When it comes to the chemistry of what we eat, we need to understand the chemistry of our own bodies. A calcium supplement is not the same from one form to the next. We never take “elemental” calcium. Instead we can take a supplement made of calcium bonded with some other chemical element(s). Which are appropriate? News reports do not tell us much about that.
Comment on “Extra Calcium May Not Do Older Women Much Good” on All Things Considered 25 May 2011. I raise questions about this study in an attempt to show how important our understanding of physiology is to the planning of studies. This was not an experiment reported on but a survey, with the lack of controls inherent in such a method of inquiry. Thus we have to be careful about the conclusions reached in the title to the study above.
Updated: June 19, 2011
NPR reporter Nancy Shute reports on studies of the benefits of calcium supplements on bones in women. A recent study in the British Medical Journal followed 61,000 Swedish women over a period of 19 years and found that they gained no benefit in their bones by taking more than 750 mg of calcium per day. Other studies in the US and other countries appear to find little benefit either, but this did not stop the Institute of Medicine from recommending that women over 50 take 1200 mg per day, regardless of no signs of bone loss. There are also problems with taking large amounts of calcium, leading to kidney stones and possibly cardiovascular problems.
My Comment Posted at NPR:
No one in these studies is addressing the form of calcium that women take in their supplements. 750 mg/day of which of the following? calcium carbonate, calcium phosphate, calcium citrate, calcium sulfate, calcium ferrate, calcium malate, calcium gluconate? Or, is coral calcium best (it is made up of many different chemical elements that appear to increase the absorbability of calcium carbonate)? Calcium doesn’t come in its ionic form, and is always combined with something. That combination will dictate calcium’s absorbability, theoretically. Its absorbability will differ from person to person.
Furthermore, these nutritional studies rarely take into account the amount of calcium that actually gets absorbed, and then how much gets distributed to the needy cells in any one person. Most probably the studies reported do not control for these aspects. I have seen absorption studies that have shown that a person needs to take twelve 500 mg capsules of calcium carbonate (oyster shell calcium) per day to achieve a level of 800 mg in the body). However, this is an average for the group studied. The variance can be pretty high, suggesting that the recommended dosage must be calculated for every person separately after many tests of absorption. There have been no tests, other than biopsies, that have been developed to determine which cells are getting the calcium that is absorbed, and I know of no doctor who has ordered these biopsies routinely. It is always assumed that every cell needing it can get it, that absorption of calcium is complete, when there is a lot of evidence suggesting that it is not (note the variance found in tests of absorption).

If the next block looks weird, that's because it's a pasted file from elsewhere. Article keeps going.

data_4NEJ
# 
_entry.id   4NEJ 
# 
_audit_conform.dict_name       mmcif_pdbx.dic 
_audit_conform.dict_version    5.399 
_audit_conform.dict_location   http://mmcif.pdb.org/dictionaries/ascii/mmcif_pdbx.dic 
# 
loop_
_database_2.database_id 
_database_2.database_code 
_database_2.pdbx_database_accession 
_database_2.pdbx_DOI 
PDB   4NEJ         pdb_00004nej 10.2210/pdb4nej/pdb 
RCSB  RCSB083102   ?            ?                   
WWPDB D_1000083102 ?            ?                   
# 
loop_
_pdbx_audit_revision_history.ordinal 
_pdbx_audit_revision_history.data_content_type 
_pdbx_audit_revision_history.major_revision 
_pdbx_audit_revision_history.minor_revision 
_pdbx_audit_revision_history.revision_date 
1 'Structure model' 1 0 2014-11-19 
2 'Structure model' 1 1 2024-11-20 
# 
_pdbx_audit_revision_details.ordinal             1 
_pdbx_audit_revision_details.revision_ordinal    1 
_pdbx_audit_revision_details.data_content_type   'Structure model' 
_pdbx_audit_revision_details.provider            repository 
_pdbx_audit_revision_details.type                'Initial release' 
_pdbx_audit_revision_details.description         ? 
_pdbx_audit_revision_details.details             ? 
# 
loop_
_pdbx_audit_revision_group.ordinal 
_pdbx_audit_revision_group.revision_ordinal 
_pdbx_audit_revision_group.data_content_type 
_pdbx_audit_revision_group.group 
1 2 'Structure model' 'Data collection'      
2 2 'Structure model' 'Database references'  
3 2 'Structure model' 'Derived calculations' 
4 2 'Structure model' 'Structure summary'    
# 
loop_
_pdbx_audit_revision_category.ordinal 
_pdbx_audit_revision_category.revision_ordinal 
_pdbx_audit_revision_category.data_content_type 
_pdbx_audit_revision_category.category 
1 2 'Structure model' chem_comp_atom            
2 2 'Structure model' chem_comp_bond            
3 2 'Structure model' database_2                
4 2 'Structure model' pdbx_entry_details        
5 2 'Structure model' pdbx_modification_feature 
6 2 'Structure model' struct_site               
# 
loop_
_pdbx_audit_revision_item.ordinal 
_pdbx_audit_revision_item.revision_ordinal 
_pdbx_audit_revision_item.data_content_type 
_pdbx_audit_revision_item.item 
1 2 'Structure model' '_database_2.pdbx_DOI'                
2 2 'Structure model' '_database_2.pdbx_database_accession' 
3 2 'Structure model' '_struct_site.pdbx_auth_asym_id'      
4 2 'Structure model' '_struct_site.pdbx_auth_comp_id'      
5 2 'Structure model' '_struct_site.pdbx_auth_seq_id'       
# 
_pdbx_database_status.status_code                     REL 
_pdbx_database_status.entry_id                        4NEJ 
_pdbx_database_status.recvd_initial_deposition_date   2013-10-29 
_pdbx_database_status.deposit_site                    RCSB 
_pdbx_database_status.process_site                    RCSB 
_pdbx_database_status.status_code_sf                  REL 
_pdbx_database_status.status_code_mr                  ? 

Finally, has anyone bothered to do a biopsy of osteoporotic bone to analyze for its fluid chemistry?–this means not just testing for the presence of calcium and phosphate, but also, the balance of calcium phosphate with other chemical elements. If all you look for is the estrogen and calcium levels, then that is the only information you will find. There are too many cases in other countries (Japan, China) where post-menopausal women do not have the level of osteoporosis found in American women. Just waving the hands and saying “genetic differences” is not an acceptable answer, especially if you have never bothered to look for all of the possible environmental causes. No genes “cause” anything, since they all must become activated by environmental signals.
For more of my thoughts and analysis of the role, physiology, and chemistry of calcium transport, uptake, and actions, see my comment on Coffee May Lower Risk Of Deadliest Prostate Cancer on Morning Edition 18 May 2011 , my extended comments on this report on Coffee and Prostate Cancer, and on Cholesterol and Heart Disease.
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© Copyright 2014 by Martha L. Hyde and https://marthalhyde.wordpress.com.